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Old mines could provide opportunities for geothermal energy development in Nevada

Abandoned mining infrastructure, Nevada (source: flickr/ BLM Nevada, creative commons)
Alexander Richter Alexander Richter 19 Nov 2018

With voters in Nevada pushing the state towards a 50% renewable energy target, new research shows the opportunities of old mines and other industrial sites being used for geothermal, as well as solar and wind development.

With a recent decision by voters in the State of Nevada to push for concrete renewable energy targets, a recent article by Las Vegas Review-Journal looks into how the state could meet these targets without impact on land.

According to a report by The Nature Conservancy and the Rocky Mountain Institute, old mines and other industrial sites could accommodate new solar, wind and geothermal plants. Based on U.S. Environmental Protection Agency data on brownfield sites in Nevada, the Rocky Mountain Institute identified more than 2.8 million acres of land that is already disturbed and could be used for renewable energy development.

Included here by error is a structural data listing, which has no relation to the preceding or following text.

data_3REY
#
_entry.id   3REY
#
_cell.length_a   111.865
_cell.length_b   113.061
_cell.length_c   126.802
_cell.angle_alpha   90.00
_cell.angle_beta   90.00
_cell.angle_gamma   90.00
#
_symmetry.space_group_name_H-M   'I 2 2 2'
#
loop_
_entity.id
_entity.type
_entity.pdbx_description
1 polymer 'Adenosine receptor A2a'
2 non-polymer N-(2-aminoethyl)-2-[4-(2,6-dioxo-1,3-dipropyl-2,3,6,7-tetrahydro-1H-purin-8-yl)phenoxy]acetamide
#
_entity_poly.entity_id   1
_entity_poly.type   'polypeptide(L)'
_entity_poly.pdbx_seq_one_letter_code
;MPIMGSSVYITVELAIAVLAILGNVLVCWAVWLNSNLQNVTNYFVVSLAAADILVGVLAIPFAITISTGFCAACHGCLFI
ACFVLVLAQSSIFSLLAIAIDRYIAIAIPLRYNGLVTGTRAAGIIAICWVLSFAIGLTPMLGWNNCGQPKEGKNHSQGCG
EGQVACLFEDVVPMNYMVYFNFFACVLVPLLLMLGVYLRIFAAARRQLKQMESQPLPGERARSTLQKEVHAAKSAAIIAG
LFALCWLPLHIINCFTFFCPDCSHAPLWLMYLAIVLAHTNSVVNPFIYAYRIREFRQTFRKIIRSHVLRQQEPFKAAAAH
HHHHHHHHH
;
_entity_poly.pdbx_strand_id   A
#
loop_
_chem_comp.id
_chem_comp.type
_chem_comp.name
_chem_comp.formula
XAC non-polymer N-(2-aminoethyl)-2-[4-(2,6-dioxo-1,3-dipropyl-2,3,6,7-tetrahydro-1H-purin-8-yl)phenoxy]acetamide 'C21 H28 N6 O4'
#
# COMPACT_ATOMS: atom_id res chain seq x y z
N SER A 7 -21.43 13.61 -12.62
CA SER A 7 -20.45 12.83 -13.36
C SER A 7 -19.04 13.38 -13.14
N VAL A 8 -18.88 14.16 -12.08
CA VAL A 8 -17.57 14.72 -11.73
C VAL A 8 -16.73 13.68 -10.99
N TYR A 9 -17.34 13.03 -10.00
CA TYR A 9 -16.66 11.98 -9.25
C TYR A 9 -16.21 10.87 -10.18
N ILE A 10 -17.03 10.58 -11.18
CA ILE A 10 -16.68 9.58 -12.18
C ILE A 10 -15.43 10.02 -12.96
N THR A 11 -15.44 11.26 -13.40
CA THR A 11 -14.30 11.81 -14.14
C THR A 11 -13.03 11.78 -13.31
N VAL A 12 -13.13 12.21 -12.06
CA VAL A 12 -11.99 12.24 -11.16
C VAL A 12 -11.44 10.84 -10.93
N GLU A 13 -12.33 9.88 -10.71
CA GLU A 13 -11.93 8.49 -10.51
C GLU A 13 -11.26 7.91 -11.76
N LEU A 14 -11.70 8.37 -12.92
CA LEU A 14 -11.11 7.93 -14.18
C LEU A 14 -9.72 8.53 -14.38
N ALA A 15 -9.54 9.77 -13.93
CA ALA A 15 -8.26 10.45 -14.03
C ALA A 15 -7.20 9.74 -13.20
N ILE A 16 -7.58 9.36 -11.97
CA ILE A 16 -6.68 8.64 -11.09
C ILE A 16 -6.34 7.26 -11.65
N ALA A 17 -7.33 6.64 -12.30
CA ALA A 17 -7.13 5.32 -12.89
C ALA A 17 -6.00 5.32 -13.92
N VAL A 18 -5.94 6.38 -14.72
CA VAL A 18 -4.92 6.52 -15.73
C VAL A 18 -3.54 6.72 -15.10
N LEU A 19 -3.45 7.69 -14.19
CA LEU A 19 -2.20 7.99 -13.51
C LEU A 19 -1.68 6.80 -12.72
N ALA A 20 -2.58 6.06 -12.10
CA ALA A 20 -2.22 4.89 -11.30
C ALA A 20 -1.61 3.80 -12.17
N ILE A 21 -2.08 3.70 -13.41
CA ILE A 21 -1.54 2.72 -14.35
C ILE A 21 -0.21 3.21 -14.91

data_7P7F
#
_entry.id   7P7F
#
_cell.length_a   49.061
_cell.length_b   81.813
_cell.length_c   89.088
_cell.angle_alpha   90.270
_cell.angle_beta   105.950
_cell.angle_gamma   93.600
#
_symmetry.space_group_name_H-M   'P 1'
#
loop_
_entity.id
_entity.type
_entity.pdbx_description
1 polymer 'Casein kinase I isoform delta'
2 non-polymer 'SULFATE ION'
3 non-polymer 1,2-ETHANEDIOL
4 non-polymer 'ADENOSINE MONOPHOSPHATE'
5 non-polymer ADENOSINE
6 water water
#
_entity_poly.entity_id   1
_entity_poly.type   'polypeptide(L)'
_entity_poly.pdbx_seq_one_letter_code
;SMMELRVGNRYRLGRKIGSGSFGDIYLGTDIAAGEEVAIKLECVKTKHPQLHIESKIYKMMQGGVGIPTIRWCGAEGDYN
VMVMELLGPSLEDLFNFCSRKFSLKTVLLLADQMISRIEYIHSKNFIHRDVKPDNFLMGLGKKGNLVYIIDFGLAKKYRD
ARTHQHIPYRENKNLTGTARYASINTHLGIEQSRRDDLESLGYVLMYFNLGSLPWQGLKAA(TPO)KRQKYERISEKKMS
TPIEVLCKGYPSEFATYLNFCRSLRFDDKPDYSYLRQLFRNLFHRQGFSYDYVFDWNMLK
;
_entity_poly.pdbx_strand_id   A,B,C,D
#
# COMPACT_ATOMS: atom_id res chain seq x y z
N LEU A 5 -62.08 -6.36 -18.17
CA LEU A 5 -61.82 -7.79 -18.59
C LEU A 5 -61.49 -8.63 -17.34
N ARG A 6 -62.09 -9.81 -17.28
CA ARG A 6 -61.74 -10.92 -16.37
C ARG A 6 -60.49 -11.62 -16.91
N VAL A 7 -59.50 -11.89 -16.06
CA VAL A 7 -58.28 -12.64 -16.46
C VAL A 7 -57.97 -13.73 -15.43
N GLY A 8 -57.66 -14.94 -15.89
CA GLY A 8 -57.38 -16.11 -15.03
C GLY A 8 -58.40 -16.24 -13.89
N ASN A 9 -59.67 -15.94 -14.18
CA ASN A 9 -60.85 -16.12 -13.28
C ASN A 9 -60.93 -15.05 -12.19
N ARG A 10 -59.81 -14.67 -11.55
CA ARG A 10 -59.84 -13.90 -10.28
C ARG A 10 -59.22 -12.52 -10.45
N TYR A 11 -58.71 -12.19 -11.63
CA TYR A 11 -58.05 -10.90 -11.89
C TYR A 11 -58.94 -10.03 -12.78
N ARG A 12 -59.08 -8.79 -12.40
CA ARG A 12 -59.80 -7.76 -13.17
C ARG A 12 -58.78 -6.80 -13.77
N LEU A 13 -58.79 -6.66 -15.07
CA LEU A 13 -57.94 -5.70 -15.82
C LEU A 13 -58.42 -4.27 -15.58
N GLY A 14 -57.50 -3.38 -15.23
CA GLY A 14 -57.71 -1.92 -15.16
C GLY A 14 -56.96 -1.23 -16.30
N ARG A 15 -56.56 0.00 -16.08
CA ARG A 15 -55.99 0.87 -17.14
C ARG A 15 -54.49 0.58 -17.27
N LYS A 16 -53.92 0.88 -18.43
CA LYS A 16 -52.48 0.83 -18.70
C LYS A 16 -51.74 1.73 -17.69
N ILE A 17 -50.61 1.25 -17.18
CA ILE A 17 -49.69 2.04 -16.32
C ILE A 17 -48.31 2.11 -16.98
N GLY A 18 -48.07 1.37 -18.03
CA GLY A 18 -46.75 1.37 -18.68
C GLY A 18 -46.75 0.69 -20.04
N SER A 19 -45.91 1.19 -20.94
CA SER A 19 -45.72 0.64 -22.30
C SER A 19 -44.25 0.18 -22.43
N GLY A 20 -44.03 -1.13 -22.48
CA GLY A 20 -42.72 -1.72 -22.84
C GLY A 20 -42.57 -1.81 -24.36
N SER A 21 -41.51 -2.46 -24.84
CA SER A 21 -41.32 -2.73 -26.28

The identified land, so the analysis “could meet about one-third of the new green energy standard, enough wind energy to meet the standard two times over and enough solar energy to meet the standard 20 times over”, so analysts according to Las Vegas Review.

Many of the brownfield sites – sites that have previously been developed but are currently not in used – already have access to roads and transmission lines making development less cumbersome.

The land identified provides a great opportunity for Nevada to reach its clean energy goals, yet requires focused policy work to break down barriers, according to John Zablocki, Southern Nevada conservation director for The Nature Conservancy.

Based on work by the group, the Administrative Code of Nevada  lists “renewable energy development and storage” as an acceptable post-production use for shuttered mining operations.

 

Source: Las Vegas Review-Journal